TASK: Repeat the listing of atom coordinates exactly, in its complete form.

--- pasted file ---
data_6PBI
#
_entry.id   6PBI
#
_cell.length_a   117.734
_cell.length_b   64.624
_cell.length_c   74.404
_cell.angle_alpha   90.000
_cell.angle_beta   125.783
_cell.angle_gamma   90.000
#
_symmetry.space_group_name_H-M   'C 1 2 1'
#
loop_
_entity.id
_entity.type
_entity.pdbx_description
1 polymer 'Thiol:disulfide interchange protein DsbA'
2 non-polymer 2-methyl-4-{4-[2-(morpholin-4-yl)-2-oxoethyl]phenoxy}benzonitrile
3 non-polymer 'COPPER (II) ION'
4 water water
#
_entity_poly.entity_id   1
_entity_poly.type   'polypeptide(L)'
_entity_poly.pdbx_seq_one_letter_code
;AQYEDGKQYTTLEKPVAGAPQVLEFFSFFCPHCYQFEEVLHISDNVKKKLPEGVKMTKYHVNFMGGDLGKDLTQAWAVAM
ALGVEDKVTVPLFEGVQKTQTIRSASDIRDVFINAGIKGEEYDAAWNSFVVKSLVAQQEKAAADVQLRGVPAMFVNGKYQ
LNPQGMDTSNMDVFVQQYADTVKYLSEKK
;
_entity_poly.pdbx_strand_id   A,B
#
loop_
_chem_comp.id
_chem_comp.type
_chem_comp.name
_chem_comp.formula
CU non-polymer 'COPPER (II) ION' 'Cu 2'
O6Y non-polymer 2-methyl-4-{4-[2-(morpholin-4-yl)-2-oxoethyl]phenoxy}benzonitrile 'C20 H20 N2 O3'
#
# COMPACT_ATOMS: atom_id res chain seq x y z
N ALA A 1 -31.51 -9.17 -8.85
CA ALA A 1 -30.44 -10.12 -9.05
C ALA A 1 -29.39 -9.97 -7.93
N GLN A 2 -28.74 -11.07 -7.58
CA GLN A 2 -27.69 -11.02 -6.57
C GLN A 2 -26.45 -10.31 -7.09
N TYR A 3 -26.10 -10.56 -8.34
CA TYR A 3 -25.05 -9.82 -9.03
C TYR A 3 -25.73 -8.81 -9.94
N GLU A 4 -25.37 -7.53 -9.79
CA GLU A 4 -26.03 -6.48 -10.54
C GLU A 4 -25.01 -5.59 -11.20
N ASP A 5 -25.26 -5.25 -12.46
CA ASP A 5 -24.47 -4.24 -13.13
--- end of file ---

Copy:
data_6PBI
#
_entry.id   6PBI
#
_cell.length_a   117.734
_cell.length_b   64.624
_cell.length_c   74.404
_cell.angle_alpha   90.000
_cell.angle_beta   125.783
_cell.angle_gamma   90.000
#
_symmetry.space_group_name_H-M   'C 1 2 1'
#
loop_
_entity.id
_entity.type
_entity.pdbx_description
1 polymer 'Thiol:disulfide interchange protein DsbA'
2 non-polymer 2-methyl-4-{4-[2-(morpholin-4-yl)-2-oxoethyl]phenoxy}benzonitrile
3 non-polymer 'COPPER (II) ION'
4 water water
#
_entity_poly.entity_id   1
_entity_poly.type   'polypeptide(L)'
_entity_poly.pdbx_seq_one_letter_code
;AQYEDGKQYTTLEKPVAGAPQVLEFFSFFCPHCYQFEEVLHISDNVKKKLPEGVKMTKYHVNFMGGDLGKDLTQAWAVAM
ALGVEDKVTVPLFEGVQKTQTIRSASDIRDVFINAGIKGEEYDAAWNSFVVKSLVAQQEKAAADVQLRGVPAMFVNGKYQ
LNPQGMDTSNMDVFVQQYADTVKYLSEKK
;
_entity_poly.pdbx_strand_id   A,B
#
loop_
_chem_comp.id
_chem_comp.type
_chem_comp.name
_chem_comp.formula
CU non-polymer 'COPPER (II) ION' 'Cu 2'
O6Y non-polymer 2-methyl-4-{4-[2-(morpholin-4-yl)-2-oxoethyl]phenoxy}benzonitrile 'C20 H20 N2 O3'
#
# COMPACT_ATOMS: atom_id res chain seq x y z
N ALA A 1 -31.51 -9.17 -8.85
CA ALA A 1 -30.44 -10.12 -9.05
C ALA A 1 -29.39 -9.97 -7.93
N GLN A 2 -28.74 -11.07 -7.58
CA GLN A 2 -27.69 -11.02 -6.57
C GLN A 2 -26.45 -10.31 -7.09
N TYR A 3 -26.10 -10.56 -8.34
CA TYR A 3 -25.05 -9.82 -9.03
C TYR A 3 -25.73 -8.81 -9.94
N GLU A 4 -25.37 -7.53 -9.79
CA GLU A 4 -26.03 -6.48 -10.54
C GLU A 4 -25.01 -5.59 -11.20
N ASP A 5 -25.26 -5.25 -12.46
CA ASP A 5 -24.47 -4.24 -13.13